Here is a map from 1580, the earliest map with Huis Dever.
The house D’Ever was lived in well into the 19th century after which the stronghold collapsed. In 1960 renovations started, which were completed about 10 years alter. You can now visit Huys D’Ever every afternoon. If you are ever in the area, go and knock on the door!
Dear traveller, have I got a story for you today! It is simply amazing!
Have a seat and listen.
Last year, in the year 2019, this region was tormented by the Box Tree Caterpillar and many buxus plants were destroyed because of it. It was a very sad episode for those who love gardening.
One gentleman, living in modern day Wijk bij Duurstede, decided to get rid off all his destroyed buxus plants. But then… one of the roots appeared to have something shiny attached to it….
Wijk bij Duurstede was once called Dorestad. Dorestad flourished between the 7th century and the mid-9th century. The settlement was well known for minting coins under the control of several Frankish rulers. In the 7th century, it was clear that Dorestad had the potential to become a major port. It was the meeting point for traders at the time. As a result, the Franks and the Frisians fought over control of the township. The Franks won out at the end of the 7th century and closely monitored the growth of Dorestad, which led to Dorestad’s economic expansion via international trade and the establishment of a mint in the Upper town. It is assumed that there was a toll as well as harbour fees, collected by the king’s representatives at Dorestad. Over time, many coins have been discovered in the Dorestad area, supporting the idea of rapid growth and control of the harbour as well as the presence of a mint.
Between 834 and 839, there were extensive raids by the Vikings, and sadly the town never recovered from this. First, trading slowed down and stopped entirely and the mint was closed down as well. For centuries the town didn’t amount to anything until 1270 Duurstede Castle was built and the town Wijk bij Duurstede then received city & market rights in 1300.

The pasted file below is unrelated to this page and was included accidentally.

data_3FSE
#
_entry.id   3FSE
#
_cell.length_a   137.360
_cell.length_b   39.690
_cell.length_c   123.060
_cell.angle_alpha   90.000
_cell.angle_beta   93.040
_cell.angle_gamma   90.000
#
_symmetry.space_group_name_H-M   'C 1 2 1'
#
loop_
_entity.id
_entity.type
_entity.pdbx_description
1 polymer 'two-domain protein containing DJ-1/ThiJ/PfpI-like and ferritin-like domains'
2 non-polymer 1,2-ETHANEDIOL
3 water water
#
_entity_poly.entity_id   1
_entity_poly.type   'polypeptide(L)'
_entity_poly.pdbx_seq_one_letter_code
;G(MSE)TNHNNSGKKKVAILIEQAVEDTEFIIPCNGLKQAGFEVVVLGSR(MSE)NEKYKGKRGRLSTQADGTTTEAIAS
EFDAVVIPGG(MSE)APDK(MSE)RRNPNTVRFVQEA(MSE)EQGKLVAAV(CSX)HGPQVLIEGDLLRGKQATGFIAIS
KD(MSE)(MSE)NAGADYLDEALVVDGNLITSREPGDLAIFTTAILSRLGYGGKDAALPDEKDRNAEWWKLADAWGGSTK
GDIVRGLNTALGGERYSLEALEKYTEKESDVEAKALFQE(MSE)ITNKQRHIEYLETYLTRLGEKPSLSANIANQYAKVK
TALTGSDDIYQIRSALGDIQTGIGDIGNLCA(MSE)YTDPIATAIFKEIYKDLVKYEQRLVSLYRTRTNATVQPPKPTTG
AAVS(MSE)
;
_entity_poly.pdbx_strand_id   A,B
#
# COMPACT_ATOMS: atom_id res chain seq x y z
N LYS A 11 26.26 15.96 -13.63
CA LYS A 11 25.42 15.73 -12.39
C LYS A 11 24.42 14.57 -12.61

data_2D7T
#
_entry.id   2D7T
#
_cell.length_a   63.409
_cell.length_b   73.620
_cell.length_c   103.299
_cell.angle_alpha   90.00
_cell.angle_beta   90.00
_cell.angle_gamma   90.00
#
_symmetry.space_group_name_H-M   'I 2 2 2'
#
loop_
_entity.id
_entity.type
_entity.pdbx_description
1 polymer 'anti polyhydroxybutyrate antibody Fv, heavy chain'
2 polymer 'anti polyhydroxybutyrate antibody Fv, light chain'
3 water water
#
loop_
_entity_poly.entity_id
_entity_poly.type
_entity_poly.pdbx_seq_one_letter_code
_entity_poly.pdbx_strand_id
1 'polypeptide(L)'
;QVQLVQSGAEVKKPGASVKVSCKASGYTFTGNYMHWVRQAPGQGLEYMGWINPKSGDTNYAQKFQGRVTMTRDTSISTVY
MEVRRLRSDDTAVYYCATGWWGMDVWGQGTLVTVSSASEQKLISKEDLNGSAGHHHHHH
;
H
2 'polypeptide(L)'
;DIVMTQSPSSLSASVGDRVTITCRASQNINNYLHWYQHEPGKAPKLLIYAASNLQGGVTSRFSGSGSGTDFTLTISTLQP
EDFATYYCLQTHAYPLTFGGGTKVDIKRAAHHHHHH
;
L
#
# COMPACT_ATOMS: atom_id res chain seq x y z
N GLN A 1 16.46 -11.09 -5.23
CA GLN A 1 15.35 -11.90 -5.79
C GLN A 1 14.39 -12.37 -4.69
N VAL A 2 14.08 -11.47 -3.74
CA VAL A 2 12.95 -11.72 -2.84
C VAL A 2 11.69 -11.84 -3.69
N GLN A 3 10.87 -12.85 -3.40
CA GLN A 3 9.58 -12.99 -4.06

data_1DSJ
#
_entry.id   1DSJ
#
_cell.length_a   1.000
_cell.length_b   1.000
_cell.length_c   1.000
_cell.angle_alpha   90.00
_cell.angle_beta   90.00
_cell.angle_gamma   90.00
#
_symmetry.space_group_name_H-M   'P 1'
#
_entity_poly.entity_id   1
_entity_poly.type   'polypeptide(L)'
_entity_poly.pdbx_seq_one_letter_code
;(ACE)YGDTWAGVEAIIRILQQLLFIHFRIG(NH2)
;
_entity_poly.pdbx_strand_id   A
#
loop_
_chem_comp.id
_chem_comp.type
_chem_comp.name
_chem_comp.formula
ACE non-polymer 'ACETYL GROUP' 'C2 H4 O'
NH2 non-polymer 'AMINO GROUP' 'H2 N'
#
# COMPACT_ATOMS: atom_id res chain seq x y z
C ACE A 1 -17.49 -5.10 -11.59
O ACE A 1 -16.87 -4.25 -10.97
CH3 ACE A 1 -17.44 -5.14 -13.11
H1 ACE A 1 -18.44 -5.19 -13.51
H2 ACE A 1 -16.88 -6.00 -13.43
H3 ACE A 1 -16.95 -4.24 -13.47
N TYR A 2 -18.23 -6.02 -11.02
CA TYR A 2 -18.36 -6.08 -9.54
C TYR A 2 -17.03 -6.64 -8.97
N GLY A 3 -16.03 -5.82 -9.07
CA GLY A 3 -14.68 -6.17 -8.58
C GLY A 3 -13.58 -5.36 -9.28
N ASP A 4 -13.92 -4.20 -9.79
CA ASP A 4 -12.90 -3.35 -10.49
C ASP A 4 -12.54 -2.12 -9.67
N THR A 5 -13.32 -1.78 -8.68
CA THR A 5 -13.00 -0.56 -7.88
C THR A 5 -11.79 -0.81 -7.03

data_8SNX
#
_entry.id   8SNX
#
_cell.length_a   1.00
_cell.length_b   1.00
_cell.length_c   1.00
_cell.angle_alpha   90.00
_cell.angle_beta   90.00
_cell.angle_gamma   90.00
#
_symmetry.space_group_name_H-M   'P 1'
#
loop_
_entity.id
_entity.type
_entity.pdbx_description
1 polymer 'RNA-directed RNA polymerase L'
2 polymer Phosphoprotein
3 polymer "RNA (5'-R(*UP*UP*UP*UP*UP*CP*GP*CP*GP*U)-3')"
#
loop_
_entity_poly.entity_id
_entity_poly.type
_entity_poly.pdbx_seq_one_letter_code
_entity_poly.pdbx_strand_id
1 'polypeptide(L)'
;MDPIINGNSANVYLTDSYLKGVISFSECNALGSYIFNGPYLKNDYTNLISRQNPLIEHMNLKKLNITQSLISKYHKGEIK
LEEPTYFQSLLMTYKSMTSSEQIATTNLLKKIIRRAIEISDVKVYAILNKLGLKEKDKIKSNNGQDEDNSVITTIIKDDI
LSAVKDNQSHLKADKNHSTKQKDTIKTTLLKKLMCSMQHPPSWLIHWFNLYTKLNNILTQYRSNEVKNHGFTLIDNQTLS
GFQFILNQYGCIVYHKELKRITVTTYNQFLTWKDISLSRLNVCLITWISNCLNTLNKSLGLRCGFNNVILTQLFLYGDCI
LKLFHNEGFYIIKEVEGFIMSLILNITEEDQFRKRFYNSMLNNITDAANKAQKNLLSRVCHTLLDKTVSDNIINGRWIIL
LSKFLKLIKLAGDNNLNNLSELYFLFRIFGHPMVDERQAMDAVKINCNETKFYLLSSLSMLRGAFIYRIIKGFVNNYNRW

Fast forward to 2019, when a hobby gardener tried to replace some dead buxus plants. The gold shiny object clinging to the roots was nothing less than a 7th century ring, of which only two others are known to exist in Friesland.
The ring is 22 carats and it is possible this was a wedding ring. It is roughly 1400 years old and hopefully it will be on display in 2021 in the Dorestad Museum.
Hello Traveller, today I am going to be sharing with you a very old song from my region. It is called “The Ballad of Lord Halewijn” and it dates from the 1300s.
Several versions of the story of Halewijn exist. In all of them, Lord Halewijn (Halewyn) is either an evil man, a magician, a demon or a fairy lord who sings a magical song. Every woman (maiden) who hears this song is drawn towards him and goes to meet him in his forest, where he kills them.
A princess hears the song and is drawn into the forest to meet Lord Halewijn. In some versions she knows about his reputation but has a plan, in others, she is warned on her way by a white bird. She meets Halewijn and lets herself fall under his spell. Together they ride to a field of gallows where he declares his intention to kill her, but impressed by her beauty, he allows her to pick her own death. The princess chooses to be beheaded, but implores Halewijn to take off his shirt so her blood will not stain him.